Science

    • Lasers that can twist?

      Lasers that can twist?

      When talking about lasers, it's common knowledge that it goes a straight line. However, that isn't the case for the new laser, developed by the University of Witwatersrand. Instead, researchers have demonstrated the world's first metasurface laser that produces "super-chiral light" - light with ultra-high angular momentum.

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    • Nuclear fusion might be solved thanks to cutting-edge AI

      Nuclear fusion might be solved thanks to cutting-edge AI

      Scientists believe the world will see it’s first working thermonuclear fusion reactor by the year 2025, mostly in the face of ITER - the international nuclear fusion research and engineering megaproject. That’s a tall order in short form, however, especially when you consider that fusion has been “almost here” for nearly a century.

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    • In order for the quarantine to work, 80% of people need to do it

      In order for the quarantine to work, 80% of people need to do it

      Strong social distancing measures can curb the pandemic in 13 weeks or so - but only if 80% of the people do it, a new study claims. If 70% or less do it, the pandemic may not be curbed. The numbers were calculated for Australia’s demographics, but they carry important lessons for the entire world, and the numbers are likely not that different for other countries.

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    • In the hope of a coronavirus treatment

      In the hope of a coronavirus treatment

      An antiviral originally designed to tackle Ebola. An anti-malarial treatment dating back to World War II. A drug combo already used against HIV. A molecule involved in regulating inflammation in the body tested on marmosets. You might ask what all of these drugs have in common? Well, according to the World Health Organisation, these compounds have the highest likelihood of working against Covid-19. Thus, they are all on focus on WHO's megatrial, called SOLIDARITY. 

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    • DeepMind unlocks secret of human brain

      DeepMind unlocks secret of human brain

      Developments in artificial intelligence often draw inspiration from how humans think, but now AI has turned the tables to teach us about how brains learn. In a paper published in Nature last week, DeepMind, Alphabet’s AI subsidiary, has used lessons from reinforcement learning to propose a new revolutionary theory about the reward mechanisms within our brains.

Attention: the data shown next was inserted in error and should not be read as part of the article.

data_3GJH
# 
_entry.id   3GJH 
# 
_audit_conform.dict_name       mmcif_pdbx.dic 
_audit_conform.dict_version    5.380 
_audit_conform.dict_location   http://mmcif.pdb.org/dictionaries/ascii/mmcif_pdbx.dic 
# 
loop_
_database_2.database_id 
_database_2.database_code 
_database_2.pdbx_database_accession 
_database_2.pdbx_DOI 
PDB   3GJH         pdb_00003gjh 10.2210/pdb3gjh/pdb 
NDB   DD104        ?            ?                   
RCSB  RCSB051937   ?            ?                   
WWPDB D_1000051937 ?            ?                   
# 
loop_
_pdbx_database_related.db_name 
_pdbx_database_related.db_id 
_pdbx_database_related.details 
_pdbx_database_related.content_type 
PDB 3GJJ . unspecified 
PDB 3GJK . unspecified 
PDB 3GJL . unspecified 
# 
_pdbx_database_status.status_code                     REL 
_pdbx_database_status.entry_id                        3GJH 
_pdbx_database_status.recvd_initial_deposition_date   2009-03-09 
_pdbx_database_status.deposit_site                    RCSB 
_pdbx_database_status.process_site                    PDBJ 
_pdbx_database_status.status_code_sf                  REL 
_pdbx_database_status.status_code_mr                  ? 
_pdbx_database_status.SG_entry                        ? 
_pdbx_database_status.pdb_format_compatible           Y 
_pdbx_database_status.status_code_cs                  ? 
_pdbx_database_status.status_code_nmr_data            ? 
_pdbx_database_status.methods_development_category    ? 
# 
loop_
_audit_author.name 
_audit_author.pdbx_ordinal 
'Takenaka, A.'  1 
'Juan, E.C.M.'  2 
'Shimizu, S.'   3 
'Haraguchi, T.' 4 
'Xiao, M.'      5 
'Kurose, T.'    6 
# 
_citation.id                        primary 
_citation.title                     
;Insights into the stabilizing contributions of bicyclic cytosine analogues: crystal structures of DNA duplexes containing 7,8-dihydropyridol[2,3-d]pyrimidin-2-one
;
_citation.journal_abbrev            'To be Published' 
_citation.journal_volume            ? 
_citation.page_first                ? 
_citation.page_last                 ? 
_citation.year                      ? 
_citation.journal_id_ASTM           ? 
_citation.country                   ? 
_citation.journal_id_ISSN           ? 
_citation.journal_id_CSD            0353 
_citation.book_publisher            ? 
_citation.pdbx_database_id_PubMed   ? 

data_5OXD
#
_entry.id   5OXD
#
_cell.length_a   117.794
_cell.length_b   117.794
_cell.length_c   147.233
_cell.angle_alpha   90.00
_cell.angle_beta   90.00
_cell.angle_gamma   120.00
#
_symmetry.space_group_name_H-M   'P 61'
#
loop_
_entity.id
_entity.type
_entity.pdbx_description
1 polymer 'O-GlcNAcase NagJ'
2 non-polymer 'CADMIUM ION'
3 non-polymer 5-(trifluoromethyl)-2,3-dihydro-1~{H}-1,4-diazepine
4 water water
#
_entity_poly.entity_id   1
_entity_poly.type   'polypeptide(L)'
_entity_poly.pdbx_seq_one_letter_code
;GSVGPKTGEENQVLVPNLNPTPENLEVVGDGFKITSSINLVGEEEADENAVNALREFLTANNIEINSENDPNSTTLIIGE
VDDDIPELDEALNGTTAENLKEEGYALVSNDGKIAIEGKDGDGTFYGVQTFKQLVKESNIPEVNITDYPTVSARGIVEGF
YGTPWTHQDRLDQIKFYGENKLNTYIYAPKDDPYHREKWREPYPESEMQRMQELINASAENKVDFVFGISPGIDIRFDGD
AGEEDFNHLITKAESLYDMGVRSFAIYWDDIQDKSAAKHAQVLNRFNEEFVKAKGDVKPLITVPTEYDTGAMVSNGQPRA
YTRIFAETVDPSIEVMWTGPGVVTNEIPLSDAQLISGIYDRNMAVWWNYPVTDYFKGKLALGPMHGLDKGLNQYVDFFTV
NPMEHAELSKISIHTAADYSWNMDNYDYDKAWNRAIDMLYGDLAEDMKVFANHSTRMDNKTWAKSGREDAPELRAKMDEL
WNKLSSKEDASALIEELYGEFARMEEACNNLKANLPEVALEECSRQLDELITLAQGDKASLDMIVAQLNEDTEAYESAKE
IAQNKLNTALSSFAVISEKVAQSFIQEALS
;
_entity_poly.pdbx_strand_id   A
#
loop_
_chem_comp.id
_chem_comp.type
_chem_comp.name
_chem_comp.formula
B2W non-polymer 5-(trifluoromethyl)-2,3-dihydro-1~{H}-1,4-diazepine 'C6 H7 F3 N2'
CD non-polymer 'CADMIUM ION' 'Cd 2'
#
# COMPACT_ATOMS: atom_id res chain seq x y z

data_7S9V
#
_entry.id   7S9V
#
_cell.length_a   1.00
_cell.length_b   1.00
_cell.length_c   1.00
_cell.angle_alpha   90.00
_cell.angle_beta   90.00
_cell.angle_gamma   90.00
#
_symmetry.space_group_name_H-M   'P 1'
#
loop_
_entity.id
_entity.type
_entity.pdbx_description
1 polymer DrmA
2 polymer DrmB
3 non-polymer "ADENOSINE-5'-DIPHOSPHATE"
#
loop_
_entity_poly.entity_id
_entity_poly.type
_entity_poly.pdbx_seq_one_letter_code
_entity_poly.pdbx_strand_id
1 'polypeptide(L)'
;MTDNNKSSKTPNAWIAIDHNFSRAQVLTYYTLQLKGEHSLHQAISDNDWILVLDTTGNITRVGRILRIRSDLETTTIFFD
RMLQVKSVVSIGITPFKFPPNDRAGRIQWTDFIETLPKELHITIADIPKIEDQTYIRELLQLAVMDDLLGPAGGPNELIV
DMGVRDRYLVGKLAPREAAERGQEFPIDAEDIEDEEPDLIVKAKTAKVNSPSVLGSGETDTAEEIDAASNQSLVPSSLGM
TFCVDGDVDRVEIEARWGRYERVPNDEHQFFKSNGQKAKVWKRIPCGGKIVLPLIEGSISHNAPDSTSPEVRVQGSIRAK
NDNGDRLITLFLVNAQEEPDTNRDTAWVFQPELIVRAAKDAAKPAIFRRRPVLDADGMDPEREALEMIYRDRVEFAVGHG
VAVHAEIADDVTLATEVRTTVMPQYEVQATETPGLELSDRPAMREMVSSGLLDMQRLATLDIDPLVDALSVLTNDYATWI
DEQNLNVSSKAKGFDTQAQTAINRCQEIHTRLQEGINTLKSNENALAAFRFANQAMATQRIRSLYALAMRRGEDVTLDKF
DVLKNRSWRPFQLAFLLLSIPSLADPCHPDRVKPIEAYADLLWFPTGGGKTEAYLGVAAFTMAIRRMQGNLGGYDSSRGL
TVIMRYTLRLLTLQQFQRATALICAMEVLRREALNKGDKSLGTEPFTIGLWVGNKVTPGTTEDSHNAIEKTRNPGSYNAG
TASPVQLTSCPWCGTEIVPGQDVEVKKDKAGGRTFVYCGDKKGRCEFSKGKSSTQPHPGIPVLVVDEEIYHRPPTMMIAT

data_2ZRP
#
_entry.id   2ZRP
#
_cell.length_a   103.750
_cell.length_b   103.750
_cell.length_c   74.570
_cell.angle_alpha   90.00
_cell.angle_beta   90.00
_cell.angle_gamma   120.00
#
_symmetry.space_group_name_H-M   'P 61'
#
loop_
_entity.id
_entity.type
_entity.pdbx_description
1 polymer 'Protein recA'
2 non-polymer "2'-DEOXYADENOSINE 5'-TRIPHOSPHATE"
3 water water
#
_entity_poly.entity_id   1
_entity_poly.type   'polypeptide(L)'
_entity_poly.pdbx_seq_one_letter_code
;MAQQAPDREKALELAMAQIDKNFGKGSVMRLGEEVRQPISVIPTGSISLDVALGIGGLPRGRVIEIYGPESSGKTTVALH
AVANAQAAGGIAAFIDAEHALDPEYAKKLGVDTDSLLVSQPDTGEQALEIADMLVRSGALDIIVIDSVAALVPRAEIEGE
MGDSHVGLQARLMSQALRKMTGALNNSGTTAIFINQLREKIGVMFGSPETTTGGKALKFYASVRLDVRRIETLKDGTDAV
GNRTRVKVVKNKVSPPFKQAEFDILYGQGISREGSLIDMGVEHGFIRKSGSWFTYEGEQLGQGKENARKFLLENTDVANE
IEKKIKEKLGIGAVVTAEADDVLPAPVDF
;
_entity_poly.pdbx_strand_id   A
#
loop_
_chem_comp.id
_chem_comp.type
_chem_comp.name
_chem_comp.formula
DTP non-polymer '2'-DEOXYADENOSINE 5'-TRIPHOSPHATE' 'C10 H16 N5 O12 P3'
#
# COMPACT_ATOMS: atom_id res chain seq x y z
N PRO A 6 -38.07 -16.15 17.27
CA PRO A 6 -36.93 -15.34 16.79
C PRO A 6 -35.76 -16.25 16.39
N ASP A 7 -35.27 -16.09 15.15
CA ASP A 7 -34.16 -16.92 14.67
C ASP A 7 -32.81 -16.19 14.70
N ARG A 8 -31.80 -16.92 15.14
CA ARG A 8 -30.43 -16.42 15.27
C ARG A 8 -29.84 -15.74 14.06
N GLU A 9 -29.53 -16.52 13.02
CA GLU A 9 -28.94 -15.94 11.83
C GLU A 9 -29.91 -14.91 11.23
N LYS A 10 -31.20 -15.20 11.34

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    • Meet the xenobots: the very first 'living' robots

      Meet the xenobots: the very first 'living' robots

      In another lifetime, if they had been allowed to follow their natural development, the stem cells taken from embryonic frogs would have turned into skin and heart tissue within living, breathing animals. Instead, in configurations designed by algorithms and constructed by humans, those cells have been assembled into something new and immensely revolutionary: the first-ever robots constructed entirely out of living cells.

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    • Sun yields its secrets to Parker Solar Probe

      Sun yields its secrets to Parker Solar Probe

      NASA's Parker Solar Probe made the closest ever flyby of the Sun in August 2018, collecting massive amounts of data using cutting-edge scientific instruments from a distance of 15 million miles - a mission that also, incidentally, set the record for the fastest-ever human-made object of all time.

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    • The future of humanity through the eyes of science

      The future of humanity through the eyes of science

      Next week, the Ratio forum for popular science will once again bring together a plethora of international lecturers tasked with translating the beauty of science into everyday language. In the seven years since its inception, the forum has been able to attract lecturers from all around the world, who have revealed to its audience mysteries like where extraterrestrial life hides; how humankind can colonise Space; what mathematics models, dead people and malaria have in common; the psychology of ghosts; how the brain neurons work and so on and so forth.

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    • NASA's James Webb Space Telescope is finally complete

      NASA's James Webb Space Telescope is finally complete

      Following more than two decades of design and construction, engineers have now finally put the last remaining pieces in place for NASA’s next generation orbiting observatory, the James Webb Space Telescope. Built to succeed Hubble as NASA’s premier space telescope, the now-complete instrument will take our space exploration capabilities to whole new levels, with the sensitivity to spot a single firefly a million kilometers away.

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